Friday 7 August 2020

Drug testing shouldn’t be that difficult

Paul Yates of Intelligent Fingerprinting highlights the benefits of the company’s fingerprint-based drug testing technology

While employee drug testing has an important role to play in underpinning an active and effective workplace drug misuse policy for transport operators, testing regimes vary and need to be defined within specific company policies. They can range from pre-employment screens to post-incident investigations – and may also include random screening of all employees, or simply those in safety-critical roles.

Drug screening clearly has a valuable role to play in terms of promoting health and safety within the transport workplace. However, implementing an effective drug testing programme can prove challenging when using traditional point-of-care drug tests that typically involve the collection of urine or saliva samples.

There is also a view that these approaches take up more time, planning and expense than is actually needed to support a company drug policy.

That’s why transport operators need to think carefully about selecting the drug testing approach that best meets their individual requirements. Workplace drug testers will know, for example, that urine or saliva testing can be unhygienic, time-consuming and undignified.

They will also recognise that the longer window of detection offered by urine testing can be less beneficial for fitness for duty testing because drug use several days earlier – at the weekend, for example – may be detected even though the employee is no longer under the influence at work.

That’s why employers need to use the testing method that’s most appropriate for each specific testing scenario and to their company’s policy.

For urine-based tests, for example, sample collection is sometimes observed in order to reduce the chance of sample adulteration or substitution. This undignified approach requires gender-specific collection staff and specially prepared collection areas, not only increasing the cost of screening but also limiting an employer’s ability to carry out spontaneous or off-site tests.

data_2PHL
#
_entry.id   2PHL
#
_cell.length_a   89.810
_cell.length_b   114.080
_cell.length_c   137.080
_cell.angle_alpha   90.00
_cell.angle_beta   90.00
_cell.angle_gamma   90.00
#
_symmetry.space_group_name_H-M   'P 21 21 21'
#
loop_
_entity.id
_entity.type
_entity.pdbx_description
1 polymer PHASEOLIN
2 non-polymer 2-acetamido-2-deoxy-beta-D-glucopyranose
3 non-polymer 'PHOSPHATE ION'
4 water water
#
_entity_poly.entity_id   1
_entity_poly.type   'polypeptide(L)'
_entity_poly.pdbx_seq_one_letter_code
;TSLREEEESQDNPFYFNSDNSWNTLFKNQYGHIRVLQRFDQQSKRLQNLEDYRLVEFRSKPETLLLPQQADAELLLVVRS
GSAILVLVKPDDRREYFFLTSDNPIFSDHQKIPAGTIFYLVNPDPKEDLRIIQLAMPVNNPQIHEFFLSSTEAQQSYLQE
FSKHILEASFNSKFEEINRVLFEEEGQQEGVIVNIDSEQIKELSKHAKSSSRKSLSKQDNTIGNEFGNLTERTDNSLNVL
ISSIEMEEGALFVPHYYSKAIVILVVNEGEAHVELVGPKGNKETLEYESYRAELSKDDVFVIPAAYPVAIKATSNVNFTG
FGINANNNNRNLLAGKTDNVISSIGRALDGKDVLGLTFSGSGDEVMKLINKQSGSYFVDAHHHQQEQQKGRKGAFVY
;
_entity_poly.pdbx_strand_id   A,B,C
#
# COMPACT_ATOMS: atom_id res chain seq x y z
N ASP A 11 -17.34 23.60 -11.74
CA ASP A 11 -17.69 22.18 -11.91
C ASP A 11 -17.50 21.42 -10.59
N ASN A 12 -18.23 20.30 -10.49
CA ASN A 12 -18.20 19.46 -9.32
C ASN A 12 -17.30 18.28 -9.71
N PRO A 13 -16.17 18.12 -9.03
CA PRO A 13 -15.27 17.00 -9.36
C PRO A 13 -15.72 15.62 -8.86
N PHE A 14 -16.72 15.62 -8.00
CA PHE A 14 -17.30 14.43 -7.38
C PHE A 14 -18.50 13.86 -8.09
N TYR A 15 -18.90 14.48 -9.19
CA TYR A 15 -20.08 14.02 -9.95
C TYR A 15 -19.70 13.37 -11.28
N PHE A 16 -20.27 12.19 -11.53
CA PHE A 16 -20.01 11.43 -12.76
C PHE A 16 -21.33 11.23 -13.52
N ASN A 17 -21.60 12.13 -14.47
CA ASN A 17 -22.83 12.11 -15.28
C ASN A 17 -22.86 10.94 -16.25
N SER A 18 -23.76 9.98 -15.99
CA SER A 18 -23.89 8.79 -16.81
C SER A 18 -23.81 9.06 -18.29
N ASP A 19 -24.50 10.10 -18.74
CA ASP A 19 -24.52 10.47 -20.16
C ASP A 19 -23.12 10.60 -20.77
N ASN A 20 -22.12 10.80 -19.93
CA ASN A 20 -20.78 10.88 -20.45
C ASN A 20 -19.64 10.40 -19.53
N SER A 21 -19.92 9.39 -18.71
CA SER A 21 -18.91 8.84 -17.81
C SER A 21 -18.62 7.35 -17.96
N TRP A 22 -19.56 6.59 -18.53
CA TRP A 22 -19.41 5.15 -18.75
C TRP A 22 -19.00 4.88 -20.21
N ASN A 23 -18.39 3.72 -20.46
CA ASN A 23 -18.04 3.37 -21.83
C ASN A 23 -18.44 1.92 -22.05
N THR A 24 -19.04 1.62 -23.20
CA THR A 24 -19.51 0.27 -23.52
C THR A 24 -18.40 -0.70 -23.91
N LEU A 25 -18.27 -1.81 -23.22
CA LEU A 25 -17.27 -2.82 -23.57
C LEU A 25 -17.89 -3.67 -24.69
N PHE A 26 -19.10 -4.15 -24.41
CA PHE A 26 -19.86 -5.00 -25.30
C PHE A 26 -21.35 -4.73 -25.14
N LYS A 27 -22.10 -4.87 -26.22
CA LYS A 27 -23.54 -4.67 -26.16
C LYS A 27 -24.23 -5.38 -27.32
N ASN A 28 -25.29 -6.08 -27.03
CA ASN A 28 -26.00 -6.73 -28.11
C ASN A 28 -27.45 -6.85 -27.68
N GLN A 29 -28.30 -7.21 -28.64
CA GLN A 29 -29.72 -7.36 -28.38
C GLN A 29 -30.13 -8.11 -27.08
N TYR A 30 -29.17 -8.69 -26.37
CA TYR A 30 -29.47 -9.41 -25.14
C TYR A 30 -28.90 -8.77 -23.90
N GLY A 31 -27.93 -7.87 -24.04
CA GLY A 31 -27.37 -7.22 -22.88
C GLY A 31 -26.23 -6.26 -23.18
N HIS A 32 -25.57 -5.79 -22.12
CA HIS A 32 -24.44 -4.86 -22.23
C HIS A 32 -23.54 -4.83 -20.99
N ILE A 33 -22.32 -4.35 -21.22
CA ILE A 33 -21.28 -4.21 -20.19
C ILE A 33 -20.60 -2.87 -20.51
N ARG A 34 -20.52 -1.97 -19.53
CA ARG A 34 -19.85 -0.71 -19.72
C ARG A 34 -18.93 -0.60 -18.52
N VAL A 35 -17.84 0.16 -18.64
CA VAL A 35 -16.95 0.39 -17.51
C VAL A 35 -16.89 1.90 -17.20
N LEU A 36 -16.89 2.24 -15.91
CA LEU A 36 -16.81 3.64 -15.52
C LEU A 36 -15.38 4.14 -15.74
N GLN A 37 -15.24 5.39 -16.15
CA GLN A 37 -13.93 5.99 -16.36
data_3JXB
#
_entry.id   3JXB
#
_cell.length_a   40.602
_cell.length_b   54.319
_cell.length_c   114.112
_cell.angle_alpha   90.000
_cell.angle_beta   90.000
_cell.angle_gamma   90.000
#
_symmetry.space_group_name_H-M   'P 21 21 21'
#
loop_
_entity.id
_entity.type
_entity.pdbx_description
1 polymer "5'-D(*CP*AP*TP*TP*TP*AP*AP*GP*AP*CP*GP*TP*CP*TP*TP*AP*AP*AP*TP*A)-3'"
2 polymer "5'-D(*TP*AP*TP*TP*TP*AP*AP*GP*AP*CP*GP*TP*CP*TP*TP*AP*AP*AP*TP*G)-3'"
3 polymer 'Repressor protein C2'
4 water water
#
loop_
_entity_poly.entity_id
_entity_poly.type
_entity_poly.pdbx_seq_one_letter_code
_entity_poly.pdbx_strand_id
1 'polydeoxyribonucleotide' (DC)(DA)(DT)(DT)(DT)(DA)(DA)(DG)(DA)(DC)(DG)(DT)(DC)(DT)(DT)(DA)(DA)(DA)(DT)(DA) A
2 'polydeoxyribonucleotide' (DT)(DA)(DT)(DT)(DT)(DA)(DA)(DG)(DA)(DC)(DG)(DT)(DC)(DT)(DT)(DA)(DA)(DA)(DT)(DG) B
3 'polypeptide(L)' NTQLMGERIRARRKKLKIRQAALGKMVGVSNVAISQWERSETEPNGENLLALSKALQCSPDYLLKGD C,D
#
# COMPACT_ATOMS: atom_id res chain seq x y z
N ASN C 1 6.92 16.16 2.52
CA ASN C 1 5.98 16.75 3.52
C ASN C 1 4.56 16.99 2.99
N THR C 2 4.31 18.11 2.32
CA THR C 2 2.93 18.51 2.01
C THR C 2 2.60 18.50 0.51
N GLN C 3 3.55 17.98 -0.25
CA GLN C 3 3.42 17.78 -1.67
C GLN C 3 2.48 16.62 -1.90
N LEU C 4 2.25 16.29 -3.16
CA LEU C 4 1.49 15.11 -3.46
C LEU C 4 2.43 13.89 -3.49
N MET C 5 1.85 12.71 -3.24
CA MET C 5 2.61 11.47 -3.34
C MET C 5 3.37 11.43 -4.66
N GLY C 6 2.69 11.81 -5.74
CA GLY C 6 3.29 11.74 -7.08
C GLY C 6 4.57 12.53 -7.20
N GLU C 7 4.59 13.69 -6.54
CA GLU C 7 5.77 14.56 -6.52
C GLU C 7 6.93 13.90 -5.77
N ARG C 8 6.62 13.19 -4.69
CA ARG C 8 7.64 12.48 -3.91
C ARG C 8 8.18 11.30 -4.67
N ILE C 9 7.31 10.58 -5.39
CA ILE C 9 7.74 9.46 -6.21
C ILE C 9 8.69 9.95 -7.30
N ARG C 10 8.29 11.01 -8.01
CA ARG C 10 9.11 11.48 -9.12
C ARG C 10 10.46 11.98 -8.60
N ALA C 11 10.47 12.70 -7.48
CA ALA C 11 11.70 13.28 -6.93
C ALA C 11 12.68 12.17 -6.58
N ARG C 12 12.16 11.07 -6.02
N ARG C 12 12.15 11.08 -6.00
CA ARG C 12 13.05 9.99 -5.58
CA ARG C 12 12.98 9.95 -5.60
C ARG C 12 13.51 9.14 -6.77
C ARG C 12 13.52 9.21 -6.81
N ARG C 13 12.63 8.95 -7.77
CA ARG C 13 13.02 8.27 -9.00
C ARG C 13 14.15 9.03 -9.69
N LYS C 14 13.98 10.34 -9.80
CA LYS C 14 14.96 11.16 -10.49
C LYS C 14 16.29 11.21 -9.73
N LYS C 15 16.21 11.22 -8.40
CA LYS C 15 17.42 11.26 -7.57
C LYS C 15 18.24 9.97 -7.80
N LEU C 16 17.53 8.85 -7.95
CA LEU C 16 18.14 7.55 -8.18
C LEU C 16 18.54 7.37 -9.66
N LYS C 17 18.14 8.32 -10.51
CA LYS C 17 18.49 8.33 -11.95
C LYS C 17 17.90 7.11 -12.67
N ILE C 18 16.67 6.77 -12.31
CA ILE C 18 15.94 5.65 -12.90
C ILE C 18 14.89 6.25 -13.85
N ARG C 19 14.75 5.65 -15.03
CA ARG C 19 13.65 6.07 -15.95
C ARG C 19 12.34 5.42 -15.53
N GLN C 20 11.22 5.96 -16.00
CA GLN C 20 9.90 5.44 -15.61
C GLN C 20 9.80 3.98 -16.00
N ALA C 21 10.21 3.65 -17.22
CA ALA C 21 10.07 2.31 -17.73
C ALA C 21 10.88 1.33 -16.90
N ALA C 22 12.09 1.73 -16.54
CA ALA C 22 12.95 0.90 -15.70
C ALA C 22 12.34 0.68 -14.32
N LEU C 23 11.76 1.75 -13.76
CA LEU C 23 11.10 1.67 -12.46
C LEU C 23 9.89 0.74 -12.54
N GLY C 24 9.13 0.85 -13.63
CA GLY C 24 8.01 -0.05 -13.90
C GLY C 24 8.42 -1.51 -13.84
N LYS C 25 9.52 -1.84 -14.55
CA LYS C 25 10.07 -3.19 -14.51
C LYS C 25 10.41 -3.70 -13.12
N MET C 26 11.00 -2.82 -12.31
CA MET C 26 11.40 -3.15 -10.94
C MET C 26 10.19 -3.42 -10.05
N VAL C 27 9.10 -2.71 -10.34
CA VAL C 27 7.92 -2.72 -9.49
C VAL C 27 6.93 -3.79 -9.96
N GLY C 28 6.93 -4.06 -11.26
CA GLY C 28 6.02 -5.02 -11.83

And while oral fluid (saliva) testing is simpler and more versatile than urine screening, saliva remains a biohazard and can prove difficult to collect if an individual has a dry mouth – a common side effect of many drugs, both illicit and clinically prescribed.

Urine or saliva tests also present an issue when testers need to dispose of samples once a drug screening test is complete. Handling and disposing of biohazardous body fluids and bulky body fluid collection kits is an unpopular, messy task that adds to the cost of each test and also results in unnecessary environmental waste disposal activities.

Until now, these legitimate practical factors have often frustrated the implementation of screening programmes for transport operators. Given this, it is perhaps easy to see why many workplaces find drug screening difficult.

Getting the right balance can be difficult; indeed, the TUC in its 2019 ‘Drug Testing in the Workplace’ guidance, stresses the need for employers to negotiate “a comprehensive drugs and alcohol policy that addresses these issues in a fair, open and non-judgemental way”.

A new and convenient way to screen for workplace drug misuse is to collect and analyse fingerprint sweat. In common with body fluids such as urine and saliva, the sweat of a drug user contains tell-tale drugs or drug metabolites which have been excreted by the body.

These substances are detectable in minute amounts of sweat, even in the traces of sweat from a person’s fingerprint.

The Intelligent Fingerprinting Drug Screening System is quick, easy-to-use and non-invasive, providing a hygienic and dignified means of supporting a wide range of workplace drug testing scenarios – from pre-employment screens and random drug tests to post-accident investigations.

Customer case studies confirm that the fingerprint sweat approach is particularly applicable for drug testing for transport operators, as its shorter window of detection can deliver ‘fit for duty’ intelligence about whether there has been employee drug use in the period immediately prior to their working shift.

This approach directly supports the TUC’s guidance requirements, helping employers to not only meet their health and safety at work obligations but also support their ongoing duty of care towards their employees. And, if the initial screening test is positive, the result can be verified by a UKAS accredited laboratory using a fingerprint-based confirmation test service.

In contrast, urine-based tests offer a longer window of detection of potentially several days. This means an employee could screen positive via a urine test, and possibly be suspended from work as a result of drug use a few days earlier, despite being fit for duty at the time of the test.

The fact that fingerprint-based drug testing not only addresses the challenge of telling an employer what they want to know, but also does this in the least intrusive and most dignified way, makes it an optimal drug test method for workplace drug testing.

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